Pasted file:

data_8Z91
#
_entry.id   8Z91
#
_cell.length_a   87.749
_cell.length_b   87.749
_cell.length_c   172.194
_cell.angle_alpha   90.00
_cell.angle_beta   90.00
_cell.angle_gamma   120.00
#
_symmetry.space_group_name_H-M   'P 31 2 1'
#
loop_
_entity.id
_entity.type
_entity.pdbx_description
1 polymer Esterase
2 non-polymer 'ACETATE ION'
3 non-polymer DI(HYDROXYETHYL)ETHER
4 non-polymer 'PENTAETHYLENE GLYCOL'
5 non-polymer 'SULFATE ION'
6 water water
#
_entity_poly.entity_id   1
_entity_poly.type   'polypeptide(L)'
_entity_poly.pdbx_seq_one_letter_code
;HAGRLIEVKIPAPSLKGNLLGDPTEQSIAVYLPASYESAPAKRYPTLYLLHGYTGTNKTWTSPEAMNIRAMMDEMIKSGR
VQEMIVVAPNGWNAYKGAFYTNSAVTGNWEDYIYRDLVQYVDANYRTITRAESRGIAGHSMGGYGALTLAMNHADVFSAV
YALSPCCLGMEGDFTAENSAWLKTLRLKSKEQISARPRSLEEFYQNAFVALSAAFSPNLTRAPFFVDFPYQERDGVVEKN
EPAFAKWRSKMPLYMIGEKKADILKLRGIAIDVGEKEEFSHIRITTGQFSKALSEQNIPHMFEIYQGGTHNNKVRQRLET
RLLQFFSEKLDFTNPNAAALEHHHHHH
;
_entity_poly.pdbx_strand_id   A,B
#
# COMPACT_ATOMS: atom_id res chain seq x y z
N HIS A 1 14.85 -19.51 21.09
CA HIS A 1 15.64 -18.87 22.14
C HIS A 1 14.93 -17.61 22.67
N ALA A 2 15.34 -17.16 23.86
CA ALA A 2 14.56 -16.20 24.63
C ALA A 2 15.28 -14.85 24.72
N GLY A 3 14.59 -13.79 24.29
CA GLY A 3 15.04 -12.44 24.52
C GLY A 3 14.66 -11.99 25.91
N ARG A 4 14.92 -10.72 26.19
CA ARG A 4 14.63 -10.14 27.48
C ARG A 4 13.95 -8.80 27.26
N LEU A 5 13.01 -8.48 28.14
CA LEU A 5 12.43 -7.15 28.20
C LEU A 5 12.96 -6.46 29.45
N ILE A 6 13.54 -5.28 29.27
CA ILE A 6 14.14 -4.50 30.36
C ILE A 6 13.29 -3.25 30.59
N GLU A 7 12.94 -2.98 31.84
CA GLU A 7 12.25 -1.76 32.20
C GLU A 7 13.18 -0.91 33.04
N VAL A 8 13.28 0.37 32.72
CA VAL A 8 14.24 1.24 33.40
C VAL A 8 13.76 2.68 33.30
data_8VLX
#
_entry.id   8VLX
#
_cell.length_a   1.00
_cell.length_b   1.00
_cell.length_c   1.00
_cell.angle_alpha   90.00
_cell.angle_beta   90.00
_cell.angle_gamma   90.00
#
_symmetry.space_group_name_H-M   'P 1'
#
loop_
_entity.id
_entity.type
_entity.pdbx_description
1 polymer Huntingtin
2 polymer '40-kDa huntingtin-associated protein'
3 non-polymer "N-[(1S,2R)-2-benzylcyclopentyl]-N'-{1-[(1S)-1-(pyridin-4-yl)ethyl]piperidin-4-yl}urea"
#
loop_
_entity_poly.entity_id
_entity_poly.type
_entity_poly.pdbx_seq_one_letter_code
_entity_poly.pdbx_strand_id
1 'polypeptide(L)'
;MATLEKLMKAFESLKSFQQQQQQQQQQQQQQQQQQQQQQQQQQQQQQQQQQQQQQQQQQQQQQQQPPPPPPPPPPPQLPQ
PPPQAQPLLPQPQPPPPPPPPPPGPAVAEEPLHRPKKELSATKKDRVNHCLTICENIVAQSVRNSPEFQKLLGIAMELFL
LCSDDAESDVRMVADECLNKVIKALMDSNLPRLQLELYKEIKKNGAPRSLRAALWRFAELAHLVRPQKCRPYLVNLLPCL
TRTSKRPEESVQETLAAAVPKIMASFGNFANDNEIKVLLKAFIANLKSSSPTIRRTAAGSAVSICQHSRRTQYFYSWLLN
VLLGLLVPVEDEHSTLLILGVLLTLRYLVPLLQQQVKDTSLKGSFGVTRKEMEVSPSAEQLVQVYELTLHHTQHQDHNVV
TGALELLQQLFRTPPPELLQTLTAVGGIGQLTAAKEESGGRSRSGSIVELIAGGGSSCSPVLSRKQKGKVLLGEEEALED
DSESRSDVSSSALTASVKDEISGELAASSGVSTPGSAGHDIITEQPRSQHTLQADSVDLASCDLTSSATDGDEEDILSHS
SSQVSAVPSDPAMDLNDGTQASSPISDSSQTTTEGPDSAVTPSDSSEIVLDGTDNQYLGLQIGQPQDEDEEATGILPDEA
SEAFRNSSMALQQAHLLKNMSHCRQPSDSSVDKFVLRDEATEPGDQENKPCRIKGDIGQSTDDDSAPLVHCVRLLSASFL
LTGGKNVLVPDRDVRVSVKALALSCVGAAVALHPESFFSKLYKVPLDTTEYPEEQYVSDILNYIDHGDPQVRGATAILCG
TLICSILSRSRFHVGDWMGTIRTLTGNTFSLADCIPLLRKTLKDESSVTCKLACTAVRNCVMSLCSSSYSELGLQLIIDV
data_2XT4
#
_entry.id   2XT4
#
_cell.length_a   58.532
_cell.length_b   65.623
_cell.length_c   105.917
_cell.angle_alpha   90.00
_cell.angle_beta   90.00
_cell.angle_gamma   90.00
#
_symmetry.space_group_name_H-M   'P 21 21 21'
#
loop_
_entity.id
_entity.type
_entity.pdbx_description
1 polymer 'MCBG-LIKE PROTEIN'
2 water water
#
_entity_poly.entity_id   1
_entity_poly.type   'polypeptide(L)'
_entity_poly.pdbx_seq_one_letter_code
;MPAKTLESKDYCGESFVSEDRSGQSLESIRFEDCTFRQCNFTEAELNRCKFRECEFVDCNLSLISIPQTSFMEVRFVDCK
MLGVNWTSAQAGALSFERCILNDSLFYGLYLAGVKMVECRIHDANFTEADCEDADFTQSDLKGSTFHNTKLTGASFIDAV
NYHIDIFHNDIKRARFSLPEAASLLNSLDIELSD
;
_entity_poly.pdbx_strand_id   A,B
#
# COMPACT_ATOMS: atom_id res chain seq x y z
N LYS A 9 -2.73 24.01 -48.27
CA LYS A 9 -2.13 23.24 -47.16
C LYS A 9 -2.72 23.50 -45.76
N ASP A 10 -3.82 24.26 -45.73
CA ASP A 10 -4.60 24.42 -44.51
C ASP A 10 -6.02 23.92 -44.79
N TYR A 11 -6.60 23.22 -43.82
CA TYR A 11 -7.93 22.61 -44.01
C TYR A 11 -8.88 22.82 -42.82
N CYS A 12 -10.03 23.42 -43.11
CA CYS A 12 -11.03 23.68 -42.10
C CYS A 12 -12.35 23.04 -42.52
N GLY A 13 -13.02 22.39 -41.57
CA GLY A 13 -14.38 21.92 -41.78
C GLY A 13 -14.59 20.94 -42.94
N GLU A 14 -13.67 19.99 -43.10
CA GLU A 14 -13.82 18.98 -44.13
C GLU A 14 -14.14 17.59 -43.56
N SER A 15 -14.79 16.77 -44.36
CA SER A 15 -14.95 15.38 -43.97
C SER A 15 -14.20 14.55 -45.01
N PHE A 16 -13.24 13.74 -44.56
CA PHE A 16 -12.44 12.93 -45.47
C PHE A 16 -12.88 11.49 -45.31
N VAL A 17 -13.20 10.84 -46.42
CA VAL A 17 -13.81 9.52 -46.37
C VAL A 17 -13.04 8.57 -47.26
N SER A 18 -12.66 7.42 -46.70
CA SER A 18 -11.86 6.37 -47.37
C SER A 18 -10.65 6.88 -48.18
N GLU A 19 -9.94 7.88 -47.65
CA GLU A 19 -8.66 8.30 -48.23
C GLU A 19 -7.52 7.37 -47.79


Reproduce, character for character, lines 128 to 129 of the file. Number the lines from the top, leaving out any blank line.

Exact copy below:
# COMPACT_ATOMS: atom_id res chain seq x y z
N LYS A 9 -2.73 24.01 -48.27